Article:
In a previous article, I extolled the virtues of the 10/3 or 3.33:1 Ratio for cropping a longer panoramic view. The other day while shooting with my 4:3 aspect ratio Canon G10 I found myself in a situation again which required (to my aesthetics at least) a panoramic crop. Eventually, I found myself back in 10/3:1 territory.
The uncropped original shown above reveals many problems. Notably the reflections on the glass through which I was shooting. They place a nice grid pattern across the image that will be loads of fun to remove in a pixel-based image editor. Thankfully, I have excess foreground and sky to eliminate to tighten the composition. The star of my show is the bending steam coming out of the distant power plant stacks. I need to eliminate that which is unnecessary in order to showcase the steam clouds as a subject.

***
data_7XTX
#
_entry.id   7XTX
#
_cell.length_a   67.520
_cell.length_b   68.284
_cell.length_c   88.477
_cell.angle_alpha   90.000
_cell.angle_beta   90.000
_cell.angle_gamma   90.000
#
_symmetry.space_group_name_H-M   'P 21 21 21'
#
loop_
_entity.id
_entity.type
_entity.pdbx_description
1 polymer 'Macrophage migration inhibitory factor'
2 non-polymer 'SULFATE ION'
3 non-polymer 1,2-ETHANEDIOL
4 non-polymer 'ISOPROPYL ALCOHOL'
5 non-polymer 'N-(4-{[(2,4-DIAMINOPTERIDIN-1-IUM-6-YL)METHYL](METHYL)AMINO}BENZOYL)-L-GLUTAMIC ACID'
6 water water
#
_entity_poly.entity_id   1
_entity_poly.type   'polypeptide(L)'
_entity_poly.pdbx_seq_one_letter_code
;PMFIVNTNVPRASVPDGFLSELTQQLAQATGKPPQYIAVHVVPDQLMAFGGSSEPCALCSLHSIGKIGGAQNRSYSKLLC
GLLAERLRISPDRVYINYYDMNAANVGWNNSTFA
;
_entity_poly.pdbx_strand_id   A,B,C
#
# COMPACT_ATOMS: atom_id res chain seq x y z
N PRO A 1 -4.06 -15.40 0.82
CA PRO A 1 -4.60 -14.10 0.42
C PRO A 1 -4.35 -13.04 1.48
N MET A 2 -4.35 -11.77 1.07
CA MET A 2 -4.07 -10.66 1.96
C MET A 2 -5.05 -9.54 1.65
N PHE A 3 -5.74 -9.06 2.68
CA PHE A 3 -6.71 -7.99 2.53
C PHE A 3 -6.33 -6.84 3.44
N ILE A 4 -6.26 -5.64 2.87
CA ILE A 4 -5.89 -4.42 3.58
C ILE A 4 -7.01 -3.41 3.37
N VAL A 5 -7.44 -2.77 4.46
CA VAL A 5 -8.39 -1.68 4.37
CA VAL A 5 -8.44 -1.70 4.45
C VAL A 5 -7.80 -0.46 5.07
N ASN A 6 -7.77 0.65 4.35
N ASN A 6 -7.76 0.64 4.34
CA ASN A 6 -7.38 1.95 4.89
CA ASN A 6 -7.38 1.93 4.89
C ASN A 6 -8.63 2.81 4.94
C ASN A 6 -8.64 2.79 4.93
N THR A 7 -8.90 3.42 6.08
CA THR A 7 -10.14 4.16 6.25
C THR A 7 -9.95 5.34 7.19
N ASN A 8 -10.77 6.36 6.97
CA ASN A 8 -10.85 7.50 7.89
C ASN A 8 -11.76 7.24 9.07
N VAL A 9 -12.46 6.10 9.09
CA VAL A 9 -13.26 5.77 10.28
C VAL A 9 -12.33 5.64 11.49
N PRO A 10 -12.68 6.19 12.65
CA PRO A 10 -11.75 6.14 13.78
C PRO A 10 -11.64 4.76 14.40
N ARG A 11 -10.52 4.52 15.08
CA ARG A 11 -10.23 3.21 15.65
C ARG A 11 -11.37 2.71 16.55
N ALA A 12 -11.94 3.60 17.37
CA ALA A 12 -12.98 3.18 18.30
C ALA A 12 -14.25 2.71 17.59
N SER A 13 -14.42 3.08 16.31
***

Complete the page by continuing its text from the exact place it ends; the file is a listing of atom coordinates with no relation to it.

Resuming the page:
I have a great sky in the lower portion and some decent foreground details with which to work. I also want to include the clock tower as a minor player to frame the right-hand edge and face back into my subject, the steam columns bending in the wind. A standard 2:1 crop gets me close but doesn’t get me zeroed in on the steam. I need a wider crop accentuate the all-ready wide subject and make it prominent enough to dominate the frame.
Thinking back to my 10/3 Lizard crop of a few articles back, I decided to use the 3.33:1 ratio here. I was pretty happy with what I saw. Not only did it render the reflections moot, it made my wind-bent steam much more the center of action. I stuck my supporting player, the clock tower, on the RH Rule of Sevenths to balance the edge of the frame and keep it from over powering the intended subject. I left a rule of fifths foreground/horizon to let the sky dominate.
There is just something about 3 1/3: 1 that works for me. Try it on those tough panoramas and see if the ratio works for you.
Rikk Flohr © 2012